I always found this death to self language confusing. I seemed to be getting very mixed messages about the nature of the self. At points the self was the root of all evil and needed a speedy death. At points we were taught that most of our problems could be solved if we had a good self image. On the one hand the self was considered the adobe of the devil, on the other hand something to be honoured as evidence of God's loving design and unique care for one made in His image. So is self good or is self bad? Is self something I should be wanting to build up so I have a good self-image and confidence and am able to do stuff in the world for God or is self something that is bad, that I'm supposed to die to, get rid of? I'm not sure if you share any of this confusion. On the one hand, I'm told that I'm created by God in the image of God, that I'm of infinite value to him and that I've been given all these gifts and abilities that I'm to use for him. On the other hand I'm told that nothing I do is of any value, that ultimately all of my efforts are going to just vanish and I can't really do anything to please God. The really strange thing is that both of these are true. So, how do we sort through all this and really figure out what it means to be a self and what it means to die to self and what it means to have a life which is hidden with Christ in God?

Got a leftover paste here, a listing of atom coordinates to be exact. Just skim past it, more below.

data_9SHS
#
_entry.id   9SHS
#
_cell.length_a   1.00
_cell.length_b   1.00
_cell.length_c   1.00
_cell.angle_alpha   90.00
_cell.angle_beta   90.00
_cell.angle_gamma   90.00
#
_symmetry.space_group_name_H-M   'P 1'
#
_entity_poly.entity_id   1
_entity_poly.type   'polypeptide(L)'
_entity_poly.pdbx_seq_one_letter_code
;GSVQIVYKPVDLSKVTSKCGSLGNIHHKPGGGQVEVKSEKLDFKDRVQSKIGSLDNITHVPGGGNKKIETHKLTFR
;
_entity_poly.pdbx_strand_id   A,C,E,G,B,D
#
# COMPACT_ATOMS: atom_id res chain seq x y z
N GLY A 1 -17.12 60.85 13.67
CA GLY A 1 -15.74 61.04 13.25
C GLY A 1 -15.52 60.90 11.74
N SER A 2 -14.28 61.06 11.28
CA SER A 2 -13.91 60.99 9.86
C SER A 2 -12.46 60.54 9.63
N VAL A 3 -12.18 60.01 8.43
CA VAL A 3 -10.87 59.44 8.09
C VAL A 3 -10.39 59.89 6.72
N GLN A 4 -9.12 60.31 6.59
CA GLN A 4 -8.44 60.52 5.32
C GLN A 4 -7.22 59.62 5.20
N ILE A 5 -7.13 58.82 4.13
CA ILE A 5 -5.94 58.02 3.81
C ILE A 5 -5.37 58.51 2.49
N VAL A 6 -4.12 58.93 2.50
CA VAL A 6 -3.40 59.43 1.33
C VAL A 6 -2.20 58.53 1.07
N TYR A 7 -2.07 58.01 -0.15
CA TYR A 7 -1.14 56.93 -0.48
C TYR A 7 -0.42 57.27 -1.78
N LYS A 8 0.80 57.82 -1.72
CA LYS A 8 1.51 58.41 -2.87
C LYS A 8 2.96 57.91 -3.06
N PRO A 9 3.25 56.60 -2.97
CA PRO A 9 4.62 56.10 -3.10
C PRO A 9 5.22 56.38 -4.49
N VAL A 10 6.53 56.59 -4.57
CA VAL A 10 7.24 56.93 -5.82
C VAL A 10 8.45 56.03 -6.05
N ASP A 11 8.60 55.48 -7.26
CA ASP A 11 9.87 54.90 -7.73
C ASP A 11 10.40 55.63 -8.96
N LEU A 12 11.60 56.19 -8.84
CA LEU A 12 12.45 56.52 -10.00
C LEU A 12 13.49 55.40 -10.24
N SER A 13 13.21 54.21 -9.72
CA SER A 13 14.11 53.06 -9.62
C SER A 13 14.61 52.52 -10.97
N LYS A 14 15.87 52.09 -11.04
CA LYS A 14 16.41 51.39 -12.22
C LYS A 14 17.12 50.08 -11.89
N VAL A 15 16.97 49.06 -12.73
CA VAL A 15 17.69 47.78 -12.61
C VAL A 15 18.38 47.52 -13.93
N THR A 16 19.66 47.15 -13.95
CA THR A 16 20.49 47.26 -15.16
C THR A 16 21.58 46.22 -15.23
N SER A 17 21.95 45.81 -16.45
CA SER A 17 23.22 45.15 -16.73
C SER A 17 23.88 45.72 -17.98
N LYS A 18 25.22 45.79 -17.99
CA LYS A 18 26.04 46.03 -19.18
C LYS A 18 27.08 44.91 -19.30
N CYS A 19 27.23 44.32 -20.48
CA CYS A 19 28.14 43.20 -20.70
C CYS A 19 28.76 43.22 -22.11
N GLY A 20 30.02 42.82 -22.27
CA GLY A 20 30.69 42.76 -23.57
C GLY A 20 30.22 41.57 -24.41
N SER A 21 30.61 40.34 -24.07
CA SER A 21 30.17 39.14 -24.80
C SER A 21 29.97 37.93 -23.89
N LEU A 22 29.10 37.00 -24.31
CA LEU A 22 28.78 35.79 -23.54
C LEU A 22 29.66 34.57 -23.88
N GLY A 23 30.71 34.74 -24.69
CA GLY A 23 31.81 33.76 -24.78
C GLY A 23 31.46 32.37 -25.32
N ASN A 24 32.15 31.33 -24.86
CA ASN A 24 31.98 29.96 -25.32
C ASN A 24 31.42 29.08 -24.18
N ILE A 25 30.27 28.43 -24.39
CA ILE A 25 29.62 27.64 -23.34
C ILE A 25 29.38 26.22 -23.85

Ok, I will get to this question, but before that more confusion. One of the problems I had understanding "self" was that I wasn't quite sure where to locate my true being or my true self. I have always had ways of distancing my actions and my behaviour from my being. Probably my anthropology, my understanding of who I was as a human person was more connected with Saturday morning cartoons than it was with theology. Typically in Saturday morning cartoons (can I assume all of you have seen this one?) where there is a moral agent when faced with a choice, suddenly a little angel pops up on one shoulder and a little devil pops up on the other shoulder. Then there is this three way debate that goes on between the somewhat confused moral agent and the angel and the devil to try and figure out what to do. Often this has to do with clubbing somebody on the head with a heavy object. This moral agent is trying to decide whether or not clubbing another character on the head with a heavy object is the right thing to do. The devil is saying, "Do it. Go, go, go, go." The angel is saying, "Be nice. No, no, no." Funny how the devil usually wins.